After a five year hiatus after 2011’s uninspired Neighborhoods, blink-182 makes a beautiful comeback. They’ve managed to recapture the early energy that was so obviously missing from the previous album. With the addition of a new member – Alkaline Trio’s Matt Skiba – and the leaving of long-time guitarist Tom DeLonge definitely returned the band to its golden-age sound. The pop-punk trio still manages to mix good-natured raunchiness and teen-movie humor, making California an album as good as Take Off Your Jacket And Pants.
The album opener, “Cynical,” starts with the simple sounds of a guitar riff while Mark Hoppus sings, “There’s a cynical feeling saying I should give up/You said everything you’ll ever say.” As the first song, it really does a rock-solid job of psyching fans up with its intensity. Lead single “Bored To Death” reminded fans of what blink’s sound should be full of: harmonies, a catchy melody, and a massive chorus. In reality, it’s an anthem-to-be and everyone knows it.
“Los Angeles,” one of a trio of homages to certain places in the U.S., opens with a sort of futuristic, space-age sound, pushing the band to its outer limits of music as their former guitarist left the band to search the outer galaxy for U.F.O.s. Blink-182’s trademark riffs and “na-na-nas” remain apparent within “Sober” – as with a bunch of other songs on this album – and pleasing those faithful fans. To put simply, Skiba’s harmonies with Hoppus work, introducing spot-on chemistry, while still showcasing Travis Barker’s skills on his kit on “No Future.”
When blink-182 is thought of, they imagine a trio of naked dudes running down the street and the song “Rabbit Hole” reminds listeners of that day and age, while the opening lyrics of “Dear head/shut up” provide insights on anxieties that everyone has. “San Diego” sends out some self-referential nods, especially to Robert Smith during the line “We can go and see The Cure” because he duetted with the band on 2003’s “All Of This.” As stated earlier, the sounds of blink-182 are those to be in teen movies and “The Only Thing That Matters” proves that. Barely hitting two minutes, this song would be at home on any given American Pie soundtrack.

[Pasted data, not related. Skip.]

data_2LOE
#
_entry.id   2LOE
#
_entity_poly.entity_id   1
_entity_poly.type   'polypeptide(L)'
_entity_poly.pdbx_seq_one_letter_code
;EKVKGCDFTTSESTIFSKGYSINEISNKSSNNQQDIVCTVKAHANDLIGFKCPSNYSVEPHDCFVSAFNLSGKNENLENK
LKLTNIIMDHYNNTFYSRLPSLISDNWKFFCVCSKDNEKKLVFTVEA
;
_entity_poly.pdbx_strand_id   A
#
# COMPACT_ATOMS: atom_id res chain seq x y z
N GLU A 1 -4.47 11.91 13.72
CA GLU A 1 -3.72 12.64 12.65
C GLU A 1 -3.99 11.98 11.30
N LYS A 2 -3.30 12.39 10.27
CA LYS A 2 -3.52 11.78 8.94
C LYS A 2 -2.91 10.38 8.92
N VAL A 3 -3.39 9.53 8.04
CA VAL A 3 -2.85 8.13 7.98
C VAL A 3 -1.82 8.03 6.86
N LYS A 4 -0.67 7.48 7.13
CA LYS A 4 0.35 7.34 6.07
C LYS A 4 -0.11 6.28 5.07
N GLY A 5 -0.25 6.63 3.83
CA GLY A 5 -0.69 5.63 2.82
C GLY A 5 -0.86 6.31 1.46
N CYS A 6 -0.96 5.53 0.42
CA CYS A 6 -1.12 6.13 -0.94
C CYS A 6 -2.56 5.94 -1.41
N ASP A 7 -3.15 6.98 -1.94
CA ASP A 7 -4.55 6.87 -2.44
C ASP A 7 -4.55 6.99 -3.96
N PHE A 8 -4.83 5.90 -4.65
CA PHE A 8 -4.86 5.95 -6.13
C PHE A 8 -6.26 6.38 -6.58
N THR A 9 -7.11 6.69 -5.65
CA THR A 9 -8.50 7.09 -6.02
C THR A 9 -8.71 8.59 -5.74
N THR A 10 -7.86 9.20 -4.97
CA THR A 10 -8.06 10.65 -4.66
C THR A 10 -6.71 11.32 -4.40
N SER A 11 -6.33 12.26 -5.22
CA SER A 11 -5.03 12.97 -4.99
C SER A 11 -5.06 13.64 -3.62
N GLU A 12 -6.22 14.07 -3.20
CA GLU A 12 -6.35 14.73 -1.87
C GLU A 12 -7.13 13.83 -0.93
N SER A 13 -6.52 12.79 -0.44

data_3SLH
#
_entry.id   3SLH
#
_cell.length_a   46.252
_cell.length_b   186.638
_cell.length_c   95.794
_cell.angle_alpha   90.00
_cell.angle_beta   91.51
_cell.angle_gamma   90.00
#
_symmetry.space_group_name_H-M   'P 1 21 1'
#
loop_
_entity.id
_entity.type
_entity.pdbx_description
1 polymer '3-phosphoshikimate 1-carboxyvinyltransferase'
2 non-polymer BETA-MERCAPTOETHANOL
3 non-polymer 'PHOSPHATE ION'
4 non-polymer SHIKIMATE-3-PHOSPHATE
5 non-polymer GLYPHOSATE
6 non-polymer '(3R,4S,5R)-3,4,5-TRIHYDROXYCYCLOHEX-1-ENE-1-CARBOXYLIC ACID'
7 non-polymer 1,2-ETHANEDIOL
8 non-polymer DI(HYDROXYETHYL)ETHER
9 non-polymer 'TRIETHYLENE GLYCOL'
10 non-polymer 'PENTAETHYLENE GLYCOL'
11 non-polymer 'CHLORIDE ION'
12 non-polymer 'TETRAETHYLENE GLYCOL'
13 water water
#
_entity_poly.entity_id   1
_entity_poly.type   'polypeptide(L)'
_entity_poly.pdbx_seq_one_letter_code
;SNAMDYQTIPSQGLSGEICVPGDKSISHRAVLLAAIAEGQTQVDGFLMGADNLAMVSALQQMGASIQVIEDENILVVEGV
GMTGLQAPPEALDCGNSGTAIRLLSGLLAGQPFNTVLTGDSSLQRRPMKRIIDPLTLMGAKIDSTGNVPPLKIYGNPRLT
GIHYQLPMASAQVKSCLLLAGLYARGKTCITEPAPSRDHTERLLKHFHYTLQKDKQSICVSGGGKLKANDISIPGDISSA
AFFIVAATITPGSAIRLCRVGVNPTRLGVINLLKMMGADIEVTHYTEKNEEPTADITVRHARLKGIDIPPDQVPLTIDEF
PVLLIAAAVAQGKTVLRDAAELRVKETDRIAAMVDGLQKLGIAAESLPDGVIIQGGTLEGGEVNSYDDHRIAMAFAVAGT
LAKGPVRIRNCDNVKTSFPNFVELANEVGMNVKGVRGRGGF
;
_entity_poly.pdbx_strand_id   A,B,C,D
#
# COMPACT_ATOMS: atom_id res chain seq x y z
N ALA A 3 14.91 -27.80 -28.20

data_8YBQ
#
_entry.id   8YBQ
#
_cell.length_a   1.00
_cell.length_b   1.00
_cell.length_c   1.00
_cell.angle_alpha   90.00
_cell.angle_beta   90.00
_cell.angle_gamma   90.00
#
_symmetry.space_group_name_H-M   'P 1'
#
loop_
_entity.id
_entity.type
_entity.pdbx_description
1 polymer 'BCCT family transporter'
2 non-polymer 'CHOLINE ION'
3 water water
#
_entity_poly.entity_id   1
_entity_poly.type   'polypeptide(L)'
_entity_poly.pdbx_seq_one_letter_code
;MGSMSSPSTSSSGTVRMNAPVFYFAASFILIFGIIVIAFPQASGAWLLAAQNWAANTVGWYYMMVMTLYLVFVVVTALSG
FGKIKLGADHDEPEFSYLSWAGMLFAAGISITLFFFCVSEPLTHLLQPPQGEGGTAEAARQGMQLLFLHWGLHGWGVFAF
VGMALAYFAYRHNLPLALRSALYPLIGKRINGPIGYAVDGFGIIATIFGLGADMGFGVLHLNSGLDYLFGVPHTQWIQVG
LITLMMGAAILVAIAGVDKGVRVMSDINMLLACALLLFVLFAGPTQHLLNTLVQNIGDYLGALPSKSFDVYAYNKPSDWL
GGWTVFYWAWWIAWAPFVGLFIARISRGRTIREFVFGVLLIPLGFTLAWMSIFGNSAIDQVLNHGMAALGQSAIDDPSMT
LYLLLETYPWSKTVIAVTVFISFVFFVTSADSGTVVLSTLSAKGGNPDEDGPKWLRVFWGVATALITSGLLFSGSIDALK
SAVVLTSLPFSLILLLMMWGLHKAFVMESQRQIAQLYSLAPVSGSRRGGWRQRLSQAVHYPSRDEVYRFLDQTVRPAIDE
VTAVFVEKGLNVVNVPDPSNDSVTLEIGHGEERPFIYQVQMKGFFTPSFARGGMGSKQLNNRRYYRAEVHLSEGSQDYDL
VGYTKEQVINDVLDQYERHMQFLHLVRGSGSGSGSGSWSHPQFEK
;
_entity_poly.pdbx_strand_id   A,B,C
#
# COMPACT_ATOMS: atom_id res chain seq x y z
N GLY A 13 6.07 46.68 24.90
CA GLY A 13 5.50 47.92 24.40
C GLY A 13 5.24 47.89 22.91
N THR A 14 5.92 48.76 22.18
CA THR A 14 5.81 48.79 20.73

To be honest, two of the best songs on this album are “Built This Pool” and “Brohemian Rhapsody.” Both are two line songs at most: “I want to see some naked dudes/That’s why I built this pool” and “There’s something about you/That I can’t quite put my finger in” respectively. Skiba is even heard at the end of “Built This Pool” asking, “Is that really it?” Yes, Matt Skiba, it is, and it’s a great song. Combined, these two songs don’t exceed a minute and yet, both songs feature rapid and energetic riffs that deserve longer stage time.
All in all, blink-182 finally delivered an album that included everything that makes this band great – a.k.a. raunchy humor and many upbeat songs – and still managing to give a fresh twist. While yes, this 16 track album feels a little unfocused by mixing cheery pop-punk songs with moody, goth-tinged alternative rock, it’s still not a desperate grasp at youth and faded glory; rather a reflective look back. One of the best parts about this album is that Skiba doesn’t try to fill DeLonge’s shoes, but simply rides along as himself right next to Hoppus. California provided exactly what blink-182 needed to sound more like one band than ever before.